March 2015 - Posts

Microsoft Band is packed with sensors that let it track your workouts.  However, one sensor you don’t hear about often is the Skin Temperature sensor.  This sensor allows you to read the temperature in Celsius of your skin where your Band is.  There aren’t any apps built-in to Microsoft Band that make use of it directly.  However, as a developer you can take readings from that sensor from an app on your phone using the Microsoft Band SDK Preview.  The SDK is very preliminary and you can only do a handful of functions from a phone including reading the sensors, creating tiles and sending notifications, and changing the theme and background image.  It has a direct dependency on the app you deploy to your phone.  You can’t actually build an app and deploy it so that it runs on Microsoft Band natively.  This limits you quite a bit, but you can still do a few cool things.

For my example, I worked off the Sensors example project for Windows Phone 8.1 and made some customizations.  The app consist of a simple button that initiates our connection to the Band and starts taking readings.  You can customize the Sensors project as well or you can grab my copy from GitHub.  You can get the SDK from nuget by using the following command.  This will add the necessary project references.

Install-Package Microsoft.Band -Pre

Start by editing the XML of the Package.appxmanifest file and add the DeviceCapability section for Microsoft Band inside the Capabilities element.

<DeviceCapability Name="bluetooth.rfcomm" xmlns="">

  <Device Id="any">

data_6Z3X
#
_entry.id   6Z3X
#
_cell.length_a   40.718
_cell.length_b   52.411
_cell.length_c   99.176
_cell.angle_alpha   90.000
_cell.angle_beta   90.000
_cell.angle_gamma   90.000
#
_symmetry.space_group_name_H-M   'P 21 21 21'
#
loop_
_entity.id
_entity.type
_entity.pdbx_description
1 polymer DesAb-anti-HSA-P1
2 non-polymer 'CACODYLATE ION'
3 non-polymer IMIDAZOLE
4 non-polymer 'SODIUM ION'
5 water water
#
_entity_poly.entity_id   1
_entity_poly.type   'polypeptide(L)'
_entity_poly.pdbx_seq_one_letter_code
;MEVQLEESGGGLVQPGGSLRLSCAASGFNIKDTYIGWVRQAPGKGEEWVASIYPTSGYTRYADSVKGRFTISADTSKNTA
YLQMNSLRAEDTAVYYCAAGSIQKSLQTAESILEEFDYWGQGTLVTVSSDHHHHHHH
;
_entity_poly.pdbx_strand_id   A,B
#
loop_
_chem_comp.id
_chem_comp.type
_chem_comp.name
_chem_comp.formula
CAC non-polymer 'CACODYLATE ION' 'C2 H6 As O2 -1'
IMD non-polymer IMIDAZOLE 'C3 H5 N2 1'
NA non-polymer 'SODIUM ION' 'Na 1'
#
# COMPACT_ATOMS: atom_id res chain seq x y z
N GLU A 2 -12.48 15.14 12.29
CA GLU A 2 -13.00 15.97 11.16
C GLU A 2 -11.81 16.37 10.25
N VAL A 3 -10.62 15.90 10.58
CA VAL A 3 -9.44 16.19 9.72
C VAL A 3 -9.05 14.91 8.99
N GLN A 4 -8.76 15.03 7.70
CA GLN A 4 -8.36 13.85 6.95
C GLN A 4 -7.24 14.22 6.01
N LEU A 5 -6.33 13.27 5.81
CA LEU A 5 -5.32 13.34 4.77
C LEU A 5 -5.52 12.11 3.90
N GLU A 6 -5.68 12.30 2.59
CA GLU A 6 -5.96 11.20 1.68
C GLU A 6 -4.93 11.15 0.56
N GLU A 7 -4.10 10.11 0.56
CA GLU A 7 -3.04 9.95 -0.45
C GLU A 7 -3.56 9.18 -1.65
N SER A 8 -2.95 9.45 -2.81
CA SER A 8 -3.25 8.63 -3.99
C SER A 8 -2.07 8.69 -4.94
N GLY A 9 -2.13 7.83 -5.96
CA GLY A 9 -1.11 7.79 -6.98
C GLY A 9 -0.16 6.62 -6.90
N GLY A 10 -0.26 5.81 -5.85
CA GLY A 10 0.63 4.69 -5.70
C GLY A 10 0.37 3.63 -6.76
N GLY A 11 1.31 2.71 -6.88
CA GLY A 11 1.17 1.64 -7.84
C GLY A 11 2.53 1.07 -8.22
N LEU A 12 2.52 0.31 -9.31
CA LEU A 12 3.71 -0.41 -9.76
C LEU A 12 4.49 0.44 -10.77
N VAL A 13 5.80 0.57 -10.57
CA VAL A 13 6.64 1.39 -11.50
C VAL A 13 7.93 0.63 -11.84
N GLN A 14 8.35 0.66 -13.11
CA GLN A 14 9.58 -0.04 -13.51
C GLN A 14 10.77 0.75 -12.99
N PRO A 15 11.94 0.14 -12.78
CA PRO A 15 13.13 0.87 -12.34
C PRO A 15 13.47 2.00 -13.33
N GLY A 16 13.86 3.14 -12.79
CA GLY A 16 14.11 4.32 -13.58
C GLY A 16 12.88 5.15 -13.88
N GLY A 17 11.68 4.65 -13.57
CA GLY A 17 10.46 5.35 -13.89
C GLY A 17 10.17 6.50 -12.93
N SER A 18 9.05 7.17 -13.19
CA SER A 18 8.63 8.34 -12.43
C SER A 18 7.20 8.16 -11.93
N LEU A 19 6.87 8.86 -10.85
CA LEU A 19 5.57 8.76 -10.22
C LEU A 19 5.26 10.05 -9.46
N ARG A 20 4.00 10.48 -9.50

<!-- Used by the Microsoft Band SDK Preview -->

    <Function Type="serviceId:A502CA9A-2BA5-413C-A4E0-13804E47B38F" />

    <!-- Used by the Microsoft Band SDK Preview -->

    <Function Type="serviceId:C742E1A2-6320-5ABC-9643-D206C677E580" />



You also need to add the Proximity capability as well but you can do that through the UI.

Now, we’ll work on adding some functionality to MainPage.xaml.  This consists mainly of a few TextBlocks and a Button.  Clicking the button will invoke our code to connect to Band and take a reading.  Create an event handling method for the button and mark it with async.  Now, we first need to get the paired Bands to the phone.  This assumes you have already paired your Band in the Bluetooth settings of the phone.

// Get the list of Microsoft Bands paired to the phone.

IBandInfo[] pairedBands = await BandClientManager.Instance.GetBandsAsync();

if (pairedBands.Length < 1)


    this.textBlock.Text = "Band not paired.";



To connect to Band we create an IBandClient in a using block.

using (IBandClient bandClient = await BandClientManager.Instance.ConnectAsync(pairedBands[0]))



Now we can read from the Skin Temperature sensor.  To do this, we bind an event handling method to the ReadingChanged event of the SkinTemperature class.  We’ll cover the event handling method just below.

bandClient.SensorManager.SkinTemperature.ReadingChanged += SkinTemperature_ReadingChanged;

Finally, we call StartReadingsAsync to start taking readings from Band.  We follow it with a delay of a minute before calling StopReadingsAsync to stop taking readings.

await bandClient.SensorManager.SkinTemperature.StartReadingsAsync();

await Task.Delay(TimeSpan.FromMinutes(1));

await bandClient.SensorManager.SkinTemperature.StopReadingsAsync();

In the event handling method, the value of e has a type of BandSensorReadingEventArgs<IBandSkinTemperatureReading>.  We can get the skin temperature in Celsius by using the SensorReading property.  For us Americans, we can convert that to Fahrenheit.  You know the formula right?  C * (9/5) + 32.  :).  Using the Dispatcher, we then write the value of the reading to the UI.